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Light unto my path. I shall light a candle of understanding in the one heart which shall not be put. Light under my path an exploration of the books of the Old Testament from these books through the ages has come of the concept of man born in the image of God and made to have dominion over all things. The Bible is
the record of man's understanding of the role of the divine in human life. We now examine that record. When it was written. How it was preserved. And why it ranks first in our literature. Light unto my path produced by radio station WAGA of the University of Wisconsin under a grant from the National Educational Television and Radio Center in cooperation with the National Association of educational broadcasters. These programs are planned and prepared by Dr. Menachem Mansoor chairman of the department of Hebrew and Semitic Studies at the University of Wisconsin. Professor Mansoor Surely it's not surprising that we must take at least two programs in our series to touch upon the wisdom books of the Bible. No other literature is so
rich in wisdom and no desire is so universal in the family of mankind as the desire to pass on to our children whatever wisdom we may have learned. Fathers and Mothers of today in the 20th century still pass on by word of mouth the sayings of wisdom which our parents and grandparents taught us. We say United we stand divided we fall. Are birds of a feather flock together. Or early to bed and early to rise makes a man healthy wealthy and wise. In these sayings we skipped from the Greek writer is up in the 6th century B.C. to survive auntie's of Spain in the 16th A.D. up to Ben Franklin of 18th century America. Yet these sayings are timeless and because they are true our generation of mankind will not willingly let them be forgotten.
So it was many many centuries ago in ancient Israel the Hebrews cherished wisdom and long before their sayings were written down and preserved in books. The wise men taught them by word of mouth and parents passed them on to their children. The last time we heard of one was the man the author of The Book of Ecclesiastes to us and we sketched what may have been his life living and teaching and one of the great cities of the Near East. But not all wisdom writers cast this kind of personal shadow. Some are lost to us and we do not know them as men as distinctive personalities. It doesn't matter when we tell our children to thine own self be true. The wisdom of what we see is important not the fact that we are quoting Shakespeare. And so it is with the Book of Proverbs from the Old Testament which we shall look at first
today. The words the wisdom is there. Just when and how these different collections were made is a problem for Scholars. We can disregard it here except to say that the final compilation of the book probably took place somewhere between 400 and 200 B.C.. Like all books the collection of Proverbs has a purpose and that purpose shines forth from its opening words that men may know wisdom and instruction understand words of insight receive instruction in wise dealing righteousness justice and equity that prudence may be given to the simple knowledge and discretion to the youth. The wise man also may hear and increase in learning and the man of understanding acquire skill to understand a proverb and a figure. The words of the wise and their riddles.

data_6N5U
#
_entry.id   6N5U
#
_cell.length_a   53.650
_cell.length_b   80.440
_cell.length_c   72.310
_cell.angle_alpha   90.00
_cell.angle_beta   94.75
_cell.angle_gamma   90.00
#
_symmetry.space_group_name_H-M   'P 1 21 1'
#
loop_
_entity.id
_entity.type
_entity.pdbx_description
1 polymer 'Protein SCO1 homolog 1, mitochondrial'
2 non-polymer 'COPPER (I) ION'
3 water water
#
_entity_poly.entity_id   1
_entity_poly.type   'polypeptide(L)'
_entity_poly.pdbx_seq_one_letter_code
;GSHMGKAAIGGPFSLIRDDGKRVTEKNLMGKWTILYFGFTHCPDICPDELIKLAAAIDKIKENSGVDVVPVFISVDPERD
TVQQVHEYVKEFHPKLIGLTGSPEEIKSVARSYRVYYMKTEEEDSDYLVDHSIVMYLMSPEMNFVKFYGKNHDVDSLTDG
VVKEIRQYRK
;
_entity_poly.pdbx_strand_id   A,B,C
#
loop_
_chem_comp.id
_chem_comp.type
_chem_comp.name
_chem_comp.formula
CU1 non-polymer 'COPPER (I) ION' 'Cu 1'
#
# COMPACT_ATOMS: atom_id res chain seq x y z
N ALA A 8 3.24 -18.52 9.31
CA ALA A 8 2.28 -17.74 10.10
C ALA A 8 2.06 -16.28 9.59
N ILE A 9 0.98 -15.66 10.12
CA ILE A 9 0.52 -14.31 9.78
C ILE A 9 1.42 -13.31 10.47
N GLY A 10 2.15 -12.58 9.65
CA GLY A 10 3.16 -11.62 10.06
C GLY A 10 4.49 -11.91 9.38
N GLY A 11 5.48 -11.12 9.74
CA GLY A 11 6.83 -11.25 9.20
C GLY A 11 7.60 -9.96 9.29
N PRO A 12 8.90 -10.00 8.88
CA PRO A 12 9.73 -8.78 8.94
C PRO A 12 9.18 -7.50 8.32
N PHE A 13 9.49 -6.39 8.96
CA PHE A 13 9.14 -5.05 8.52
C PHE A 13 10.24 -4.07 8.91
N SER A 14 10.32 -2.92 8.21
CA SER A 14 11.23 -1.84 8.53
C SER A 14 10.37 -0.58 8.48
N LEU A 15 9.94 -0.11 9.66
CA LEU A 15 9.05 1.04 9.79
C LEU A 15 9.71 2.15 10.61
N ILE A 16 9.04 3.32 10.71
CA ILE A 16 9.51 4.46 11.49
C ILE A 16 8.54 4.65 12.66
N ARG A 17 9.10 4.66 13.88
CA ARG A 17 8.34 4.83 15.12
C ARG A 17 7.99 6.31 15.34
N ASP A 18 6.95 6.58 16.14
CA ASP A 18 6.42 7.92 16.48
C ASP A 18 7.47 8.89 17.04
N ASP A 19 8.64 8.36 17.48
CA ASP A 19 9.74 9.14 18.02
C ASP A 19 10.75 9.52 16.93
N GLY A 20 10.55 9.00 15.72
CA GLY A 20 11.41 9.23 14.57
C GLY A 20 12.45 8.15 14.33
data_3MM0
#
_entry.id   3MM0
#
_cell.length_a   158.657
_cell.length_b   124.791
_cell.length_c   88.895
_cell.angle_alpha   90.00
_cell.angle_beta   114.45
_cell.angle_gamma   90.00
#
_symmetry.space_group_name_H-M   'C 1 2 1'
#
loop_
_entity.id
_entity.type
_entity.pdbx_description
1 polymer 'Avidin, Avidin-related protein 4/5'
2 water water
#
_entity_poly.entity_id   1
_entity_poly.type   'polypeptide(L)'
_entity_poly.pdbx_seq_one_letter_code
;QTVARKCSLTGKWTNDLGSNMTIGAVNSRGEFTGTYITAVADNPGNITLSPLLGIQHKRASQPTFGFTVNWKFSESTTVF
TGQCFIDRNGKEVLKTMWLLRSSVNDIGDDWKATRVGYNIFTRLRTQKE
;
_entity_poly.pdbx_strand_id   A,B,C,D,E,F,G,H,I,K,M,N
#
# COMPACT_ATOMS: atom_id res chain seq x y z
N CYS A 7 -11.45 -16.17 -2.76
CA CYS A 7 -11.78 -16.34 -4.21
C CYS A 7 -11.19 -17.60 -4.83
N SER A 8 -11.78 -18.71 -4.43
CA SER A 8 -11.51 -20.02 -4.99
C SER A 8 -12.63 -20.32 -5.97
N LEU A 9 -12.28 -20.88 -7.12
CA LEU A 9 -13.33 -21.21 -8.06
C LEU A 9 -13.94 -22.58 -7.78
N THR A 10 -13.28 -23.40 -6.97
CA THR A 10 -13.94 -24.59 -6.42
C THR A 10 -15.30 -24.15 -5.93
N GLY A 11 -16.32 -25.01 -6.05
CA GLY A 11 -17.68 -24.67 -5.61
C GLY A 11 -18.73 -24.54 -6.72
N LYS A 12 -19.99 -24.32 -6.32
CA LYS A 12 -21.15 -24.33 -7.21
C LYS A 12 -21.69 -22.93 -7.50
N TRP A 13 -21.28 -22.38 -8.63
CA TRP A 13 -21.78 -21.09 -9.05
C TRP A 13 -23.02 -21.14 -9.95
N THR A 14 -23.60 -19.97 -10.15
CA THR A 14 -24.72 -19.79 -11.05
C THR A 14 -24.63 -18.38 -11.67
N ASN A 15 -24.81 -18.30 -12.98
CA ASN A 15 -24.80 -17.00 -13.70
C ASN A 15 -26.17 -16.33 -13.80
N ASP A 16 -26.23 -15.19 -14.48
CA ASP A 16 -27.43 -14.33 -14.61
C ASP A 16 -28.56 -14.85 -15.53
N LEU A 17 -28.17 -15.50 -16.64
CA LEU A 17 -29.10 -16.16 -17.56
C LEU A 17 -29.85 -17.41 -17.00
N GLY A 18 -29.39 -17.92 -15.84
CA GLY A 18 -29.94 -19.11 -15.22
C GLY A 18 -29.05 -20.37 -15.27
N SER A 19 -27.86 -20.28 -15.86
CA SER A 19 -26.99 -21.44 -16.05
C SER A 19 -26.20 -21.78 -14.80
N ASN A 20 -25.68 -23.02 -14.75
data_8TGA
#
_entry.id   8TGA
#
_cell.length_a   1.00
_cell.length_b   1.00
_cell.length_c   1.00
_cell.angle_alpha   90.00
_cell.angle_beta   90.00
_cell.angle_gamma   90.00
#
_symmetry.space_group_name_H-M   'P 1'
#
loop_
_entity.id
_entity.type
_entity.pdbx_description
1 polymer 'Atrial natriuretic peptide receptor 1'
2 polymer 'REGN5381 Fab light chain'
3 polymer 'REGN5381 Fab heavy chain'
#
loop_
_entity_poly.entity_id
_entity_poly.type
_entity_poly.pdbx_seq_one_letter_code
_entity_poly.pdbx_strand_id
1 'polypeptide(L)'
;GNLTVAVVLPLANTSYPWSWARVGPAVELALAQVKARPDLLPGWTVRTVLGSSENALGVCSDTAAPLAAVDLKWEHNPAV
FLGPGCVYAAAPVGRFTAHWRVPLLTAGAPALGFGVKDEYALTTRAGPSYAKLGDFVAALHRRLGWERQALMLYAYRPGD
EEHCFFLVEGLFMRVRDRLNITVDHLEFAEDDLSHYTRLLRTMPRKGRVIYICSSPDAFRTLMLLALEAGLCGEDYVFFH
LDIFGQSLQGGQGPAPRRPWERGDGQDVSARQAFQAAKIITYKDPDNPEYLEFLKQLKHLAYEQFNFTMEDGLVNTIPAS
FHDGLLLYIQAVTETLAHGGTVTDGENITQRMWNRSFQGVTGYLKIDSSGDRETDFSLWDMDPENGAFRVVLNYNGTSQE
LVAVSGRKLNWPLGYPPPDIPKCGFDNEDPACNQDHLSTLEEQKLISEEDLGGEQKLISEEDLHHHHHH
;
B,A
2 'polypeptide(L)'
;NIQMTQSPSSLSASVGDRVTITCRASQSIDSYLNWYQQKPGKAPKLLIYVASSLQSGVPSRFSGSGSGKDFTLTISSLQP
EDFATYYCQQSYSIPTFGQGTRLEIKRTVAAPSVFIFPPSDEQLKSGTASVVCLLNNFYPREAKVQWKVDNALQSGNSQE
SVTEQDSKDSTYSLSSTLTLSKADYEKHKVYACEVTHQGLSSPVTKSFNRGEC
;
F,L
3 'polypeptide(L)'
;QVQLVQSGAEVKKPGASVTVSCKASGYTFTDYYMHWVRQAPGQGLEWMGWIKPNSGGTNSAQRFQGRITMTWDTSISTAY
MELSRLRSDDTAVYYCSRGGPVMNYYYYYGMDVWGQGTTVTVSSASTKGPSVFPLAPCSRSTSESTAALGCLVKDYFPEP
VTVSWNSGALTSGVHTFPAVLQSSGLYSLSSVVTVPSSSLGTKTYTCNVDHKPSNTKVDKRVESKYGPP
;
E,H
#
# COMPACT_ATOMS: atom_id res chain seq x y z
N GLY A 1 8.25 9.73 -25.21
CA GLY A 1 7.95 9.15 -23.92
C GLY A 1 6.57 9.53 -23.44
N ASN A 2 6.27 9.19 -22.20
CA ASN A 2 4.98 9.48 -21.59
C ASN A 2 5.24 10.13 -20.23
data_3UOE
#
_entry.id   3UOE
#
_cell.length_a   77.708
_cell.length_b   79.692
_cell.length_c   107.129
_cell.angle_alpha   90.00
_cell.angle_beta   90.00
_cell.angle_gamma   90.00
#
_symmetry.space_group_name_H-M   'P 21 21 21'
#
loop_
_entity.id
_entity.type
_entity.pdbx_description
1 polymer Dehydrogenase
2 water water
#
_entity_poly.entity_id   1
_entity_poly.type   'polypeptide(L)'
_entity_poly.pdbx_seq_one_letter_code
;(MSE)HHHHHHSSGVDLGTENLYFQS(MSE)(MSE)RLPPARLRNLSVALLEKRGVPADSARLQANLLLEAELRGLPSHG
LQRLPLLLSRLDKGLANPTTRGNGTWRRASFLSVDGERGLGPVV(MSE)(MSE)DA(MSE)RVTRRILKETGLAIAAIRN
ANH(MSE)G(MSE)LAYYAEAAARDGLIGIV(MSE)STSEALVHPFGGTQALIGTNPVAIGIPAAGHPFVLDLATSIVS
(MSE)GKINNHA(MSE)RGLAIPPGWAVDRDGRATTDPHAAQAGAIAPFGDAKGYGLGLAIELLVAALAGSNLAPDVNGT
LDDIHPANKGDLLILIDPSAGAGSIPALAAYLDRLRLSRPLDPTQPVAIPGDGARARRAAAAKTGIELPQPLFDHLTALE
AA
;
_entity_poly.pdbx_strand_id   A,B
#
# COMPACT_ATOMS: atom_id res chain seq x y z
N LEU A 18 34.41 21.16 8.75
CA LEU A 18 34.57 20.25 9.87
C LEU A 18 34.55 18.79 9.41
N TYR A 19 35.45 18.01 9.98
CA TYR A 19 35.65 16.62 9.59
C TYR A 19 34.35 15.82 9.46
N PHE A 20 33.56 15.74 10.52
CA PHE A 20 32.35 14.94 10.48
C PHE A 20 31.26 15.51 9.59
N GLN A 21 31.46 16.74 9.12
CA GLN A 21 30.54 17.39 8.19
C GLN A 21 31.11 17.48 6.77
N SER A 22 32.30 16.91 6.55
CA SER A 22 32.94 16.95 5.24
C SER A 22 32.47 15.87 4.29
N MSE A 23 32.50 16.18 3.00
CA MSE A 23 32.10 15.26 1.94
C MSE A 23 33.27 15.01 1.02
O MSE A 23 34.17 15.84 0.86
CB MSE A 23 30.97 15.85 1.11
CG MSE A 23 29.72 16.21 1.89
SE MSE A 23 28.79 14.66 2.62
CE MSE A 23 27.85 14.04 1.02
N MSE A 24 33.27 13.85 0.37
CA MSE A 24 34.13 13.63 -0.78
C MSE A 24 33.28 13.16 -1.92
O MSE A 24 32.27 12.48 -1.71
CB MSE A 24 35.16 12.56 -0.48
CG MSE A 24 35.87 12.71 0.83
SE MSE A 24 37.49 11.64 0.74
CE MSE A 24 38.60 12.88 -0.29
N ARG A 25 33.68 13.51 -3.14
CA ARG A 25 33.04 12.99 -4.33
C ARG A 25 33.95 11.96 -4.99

Here is the theme the grand motif of the work. Wisdom is precious. All men must seek wisdom righteousness. Learning and understanding. These are to be hungered for by young men and old. There is here no mention of Israel not even a mention of the relationship of God to man's hunger for wisdom. It is said that the wisdom literature in general is scarcely a body of spiritual writing. There is little of the intense expression of the Psalms nor the hide dedication of the prophets. And this wisdom literature we get no great sense of mission of spiritual oneness with God. From these writers of Proverbs. Yet we must remember that King Solomon himself as the highest symbol of the Old Testament wisdom was aware of its virtue not merely as a means of worldly success but of the virtue of wisdom as God given. All this
provides a key to the Hebrew concept of wisdom. The Bible critic of Prince Charles stiff Rich writes We cannot emphasize too strongly the difference between the wisdom literature of Israel and that of the pagan countries surrounding her. The emphasis on wickedness and righteousness and on the fear of Jehovah can be understood only in the light of a revealed law and prophetic religion. Israel redeemed the pagan wisdom of her day and made it feel centric. But let us look at some of these proverbs. These You will hear now are the simple 1:09 sayings somewhat like those we find in Poor Richard's adamant act. They are the oldest proverbs and the collection a wise son makes a glad father like a gold ring in a swine's note is a beautiful woman without discretion. The memory of the righteous is a blessing but the name of the wicked will
rot. A man who is kind benefits himself but a cruel man hurts himself. A soft answer turns away wrath but a harsh word stirs up anger. Better is a dinner of herbs where love is than a fetid ox and hatred with it. The ideas expressed are sprung from daily experience and observation of human behavior. These are bits of advice on how to live and commonplace every day terms. There is an air of cheerfulness and confidence about this section of the book. It recognizes evil in the world. Hatred poverty injustice but it shows how to deal with them and directs us to rejoice in life and the good things it may hold for he who lives wisely. Let us hear the proverbs dealing with wealth treasures gained by wickedness do not profit but righteousness delivers from death